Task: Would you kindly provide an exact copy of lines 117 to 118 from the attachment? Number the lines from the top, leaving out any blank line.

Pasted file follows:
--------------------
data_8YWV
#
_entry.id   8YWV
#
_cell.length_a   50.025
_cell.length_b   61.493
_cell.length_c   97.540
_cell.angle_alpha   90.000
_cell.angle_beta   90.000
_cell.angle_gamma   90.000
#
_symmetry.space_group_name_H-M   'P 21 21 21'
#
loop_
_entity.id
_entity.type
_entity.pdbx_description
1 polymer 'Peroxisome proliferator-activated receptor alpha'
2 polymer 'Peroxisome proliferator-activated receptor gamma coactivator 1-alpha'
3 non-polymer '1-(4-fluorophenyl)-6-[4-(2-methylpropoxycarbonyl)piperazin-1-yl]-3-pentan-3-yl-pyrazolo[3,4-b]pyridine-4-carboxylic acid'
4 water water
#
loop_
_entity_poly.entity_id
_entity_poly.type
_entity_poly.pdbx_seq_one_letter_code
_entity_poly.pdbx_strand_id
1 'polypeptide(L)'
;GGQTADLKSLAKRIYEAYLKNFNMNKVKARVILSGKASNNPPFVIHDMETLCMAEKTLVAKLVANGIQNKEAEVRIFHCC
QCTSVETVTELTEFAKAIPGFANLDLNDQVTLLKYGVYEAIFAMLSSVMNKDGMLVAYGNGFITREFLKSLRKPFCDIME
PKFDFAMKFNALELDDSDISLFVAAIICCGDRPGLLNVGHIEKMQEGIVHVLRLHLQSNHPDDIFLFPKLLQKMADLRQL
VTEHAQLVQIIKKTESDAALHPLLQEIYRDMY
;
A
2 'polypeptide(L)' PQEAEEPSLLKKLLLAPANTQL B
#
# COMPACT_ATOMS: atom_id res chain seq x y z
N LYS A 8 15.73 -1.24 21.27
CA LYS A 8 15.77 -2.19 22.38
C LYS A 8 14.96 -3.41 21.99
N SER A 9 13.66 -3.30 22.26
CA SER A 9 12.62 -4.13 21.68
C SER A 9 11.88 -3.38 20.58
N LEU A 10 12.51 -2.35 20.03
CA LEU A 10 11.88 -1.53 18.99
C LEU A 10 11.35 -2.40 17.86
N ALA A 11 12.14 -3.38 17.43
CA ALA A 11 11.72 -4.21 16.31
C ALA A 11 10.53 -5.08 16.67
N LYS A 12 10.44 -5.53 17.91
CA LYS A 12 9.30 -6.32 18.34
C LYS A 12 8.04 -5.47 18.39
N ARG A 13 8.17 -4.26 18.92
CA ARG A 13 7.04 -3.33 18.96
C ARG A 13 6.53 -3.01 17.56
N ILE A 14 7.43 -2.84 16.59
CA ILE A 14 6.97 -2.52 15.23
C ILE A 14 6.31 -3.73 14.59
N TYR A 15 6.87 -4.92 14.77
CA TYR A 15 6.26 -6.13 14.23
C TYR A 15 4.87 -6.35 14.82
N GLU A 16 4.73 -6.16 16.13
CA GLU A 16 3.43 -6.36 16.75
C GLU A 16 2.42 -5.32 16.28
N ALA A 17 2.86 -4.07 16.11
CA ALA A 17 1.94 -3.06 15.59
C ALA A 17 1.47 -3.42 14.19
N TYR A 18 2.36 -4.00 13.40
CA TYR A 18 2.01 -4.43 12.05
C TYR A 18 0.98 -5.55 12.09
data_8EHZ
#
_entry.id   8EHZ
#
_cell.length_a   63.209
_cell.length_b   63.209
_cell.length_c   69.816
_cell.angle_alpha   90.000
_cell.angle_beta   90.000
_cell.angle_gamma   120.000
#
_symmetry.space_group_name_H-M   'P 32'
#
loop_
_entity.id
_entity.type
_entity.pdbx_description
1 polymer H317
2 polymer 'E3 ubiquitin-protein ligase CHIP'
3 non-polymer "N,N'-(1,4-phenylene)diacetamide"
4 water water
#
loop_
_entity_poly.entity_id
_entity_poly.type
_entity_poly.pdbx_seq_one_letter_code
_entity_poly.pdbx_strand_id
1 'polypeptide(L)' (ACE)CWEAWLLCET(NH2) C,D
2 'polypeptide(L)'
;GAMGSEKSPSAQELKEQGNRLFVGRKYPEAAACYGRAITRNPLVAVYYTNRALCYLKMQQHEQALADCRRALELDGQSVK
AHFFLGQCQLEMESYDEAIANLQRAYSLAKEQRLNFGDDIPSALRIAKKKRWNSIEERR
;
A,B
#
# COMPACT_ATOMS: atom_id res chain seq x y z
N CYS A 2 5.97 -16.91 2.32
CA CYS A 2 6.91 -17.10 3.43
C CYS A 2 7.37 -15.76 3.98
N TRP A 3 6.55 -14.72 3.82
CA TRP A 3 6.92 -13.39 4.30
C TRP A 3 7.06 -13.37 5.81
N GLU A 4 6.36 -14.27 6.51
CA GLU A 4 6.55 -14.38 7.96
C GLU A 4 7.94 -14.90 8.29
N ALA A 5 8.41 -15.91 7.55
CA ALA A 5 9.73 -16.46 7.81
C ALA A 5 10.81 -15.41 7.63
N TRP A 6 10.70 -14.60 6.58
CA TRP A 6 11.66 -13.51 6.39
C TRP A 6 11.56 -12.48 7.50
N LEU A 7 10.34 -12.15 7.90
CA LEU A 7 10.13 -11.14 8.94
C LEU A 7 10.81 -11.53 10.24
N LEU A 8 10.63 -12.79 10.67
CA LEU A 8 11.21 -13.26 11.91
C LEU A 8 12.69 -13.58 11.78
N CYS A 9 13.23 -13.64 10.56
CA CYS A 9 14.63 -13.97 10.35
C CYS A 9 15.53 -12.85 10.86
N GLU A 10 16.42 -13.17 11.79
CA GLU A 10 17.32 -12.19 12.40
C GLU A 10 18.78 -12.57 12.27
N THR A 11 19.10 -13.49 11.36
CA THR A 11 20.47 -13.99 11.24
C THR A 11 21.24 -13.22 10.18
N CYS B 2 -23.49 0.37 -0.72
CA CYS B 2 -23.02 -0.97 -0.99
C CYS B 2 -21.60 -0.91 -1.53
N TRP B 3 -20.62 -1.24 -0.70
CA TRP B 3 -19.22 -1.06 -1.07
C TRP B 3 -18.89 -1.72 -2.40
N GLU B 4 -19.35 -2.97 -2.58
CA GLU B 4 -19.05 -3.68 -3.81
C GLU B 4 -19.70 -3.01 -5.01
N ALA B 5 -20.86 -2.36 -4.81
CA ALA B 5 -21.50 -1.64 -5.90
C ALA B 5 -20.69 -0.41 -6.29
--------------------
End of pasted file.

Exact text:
C ALA A 5 10.81 -15.41 7.63
N TRP A 6 10.70 -14.60 6.58